Be prepared because “boys will be boys” and bigots will be bigots

Photo+credit%3A+Flickr

Photo credit: Flickr

For all the years we spend being raised and instructed by our parents, girls hear things like “don’t let anyone handle your drink at a party,” “don’t wear that, boys might get the wrong idea,” “always go to the bathroom in a group,” “never walk alone at night,” or the one I hear the most from my own mother: “you need pepper spray.” I doubt that boys typically hear these things from their parents because most of them have nothing to fear in the ways of assault or kidnapping. 

There was one time that I was walking to school to pick something up for a class and I noticed this man on the other side of the street wearing a long coat with a hat that covered his face and a camera at his side. He took the same turn as me and I, not wanting to make him aware that I knew of his existence, kept walking at the same pace, only occasionally looking back to see if he was still behind me. I was halfway up the hill when I dialed the 9 and two 1’s ready to hit call if I needed to. As I got further up the hill, I saw two teens up ahead and I started walking faster, trying to get as close to them as possible without being weird. The next time I looked back, the man was gone, and all I could think about when I was walking back down that hill to my apartment was that he could be hiding in the bushes waiting for the right moment to strike. 

Women have to be overly cautious for their own safety in day to day life, whether it be daylight or nighttime, it doesn’t matter. A Catamount survey revealed that many other girls hold their keys in their hands, or carry mace and a taser with them at all times. Aniston Mctyre (‘22) said that most of what she does for her own safety is wholly unconscious at this point, “Now because I’m used to doing it, I’ll hold my keys in between my fingers, especially when I’m leaving someone’s house or walking somewhere in the dark.” She explained that while she doesn’t feel the need to look under her car before getting in like some girls because her car sits low to the ground, she’s “way more on alert.” Society seems to have a huge effect on the way women are treated and how they are the ones responsible for their own safety.

“When you’re young, at least for me, I always heard in school the whole ‘boys will be boys’ thing. […] Which is stupid and doesn’t make sense because that’s teaching your sons to not ask for consent to do anything, and it teaches girls to feel like they can’t stand up for themselves […] and that they should be flattered, even if they don’t want to,” Mctyre went on. These pressures root in hard patriarchal society and have been perpetuated for years. “I travel a lot and society says ‘you present femininely and people could kidnap you and be prepared,’” Kiersten Dekay (‘23) explained.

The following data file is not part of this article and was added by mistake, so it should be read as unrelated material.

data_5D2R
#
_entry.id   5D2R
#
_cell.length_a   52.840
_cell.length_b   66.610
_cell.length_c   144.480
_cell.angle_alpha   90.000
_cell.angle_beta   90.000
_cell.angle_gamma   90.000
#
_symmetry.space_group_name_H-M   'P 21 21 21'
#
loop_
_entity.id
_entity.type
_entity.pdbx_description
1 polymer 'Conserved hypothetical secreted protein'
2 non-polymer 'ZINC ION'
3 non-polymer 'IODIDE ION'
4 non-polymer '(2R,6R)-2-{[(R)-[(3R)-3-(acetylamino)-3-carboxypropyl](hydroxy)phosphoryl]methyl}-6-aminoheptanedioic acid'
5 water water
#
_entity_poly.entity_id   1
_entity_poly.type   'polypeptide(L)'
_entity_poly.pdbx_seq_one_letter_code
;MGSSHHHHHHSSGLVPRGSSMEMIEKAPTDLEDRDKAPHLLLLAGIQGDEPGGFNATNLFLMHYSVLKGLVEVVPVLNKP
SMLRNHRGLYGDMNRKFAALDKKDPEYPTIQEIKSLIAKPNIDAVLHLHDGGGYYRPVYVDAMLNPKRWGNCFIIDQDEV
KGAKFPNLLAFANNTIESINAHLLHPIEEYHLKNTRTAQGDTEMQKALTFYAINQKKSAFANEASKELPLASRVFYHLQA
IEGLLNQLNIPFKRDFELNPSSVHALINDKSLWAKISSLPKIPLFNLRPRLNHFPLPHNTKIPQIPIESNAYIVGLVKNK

Choir director, Taylor Iverson and I spoke further on this topic and society’s pressures on safety for women may affect other groups of people as well. Ms. Iverson explained that she was lucky enough during high school and college to be in small communities where she never really felt unsafe but she always worries about her POC and BIPOC friends, “it’s insane what they have to deal with in their lives.” She explained that with all of the Asian hate crimes that her Filipino friend “feels really unsafe on the internet” and that he even “feels attacked often.” Personally, I think anyone who is a part of the LGBTQ+ community or who may be suspected of being a part of the community when out in public probably feels similarly as well. In an article The Washington Post published in 2018 that talked about a survey of LGBTQ+ youths, out of 12,000 responses of kids ages 13 to 17, ¾ reported being verbally threatened because of their sexuality and I’m sure many LGBTQ+ haven’t felt confident enough to open up and come out of the closet because of their safety concerns. 

Schools and families need to find ways to touch on these subjects starting young; parents can ask permission to hug or touch their child once they’re old enough to do so, and elementary schools can have books with deeper meanings and lessons about consent and bullying and diversity. High schools could implement self defense units in gym classes and have seminars, English teachers typically choose books that have may have something to do with race and slavery but what about books written by people of color, or books with LGBTQ+ main characters, books about abuse and sexual assault. All of these can bring awareness to issues about different communities that feel unsafe. 

However, it shouldn’t just be left up to administrative personnel and guardians, because we can’t expect them to do these things if they haven’t already; people can take a stand. In a situation where you feel like you can speak out and let someone know “hey, that’s not okay,” or “that makes me feel unsafe,” do so. If people aren’t made aware of how they affect others with their actions, they’ll never learn. If we don’t stand together and support each other no matter our differences, our gender, our sexual identity, our religion, our race, right now, then the world will never learn. In the words of Dekay, “educate yourself and ask about people’s experiences, and don’t feel ashamed to ask either; just be better.”

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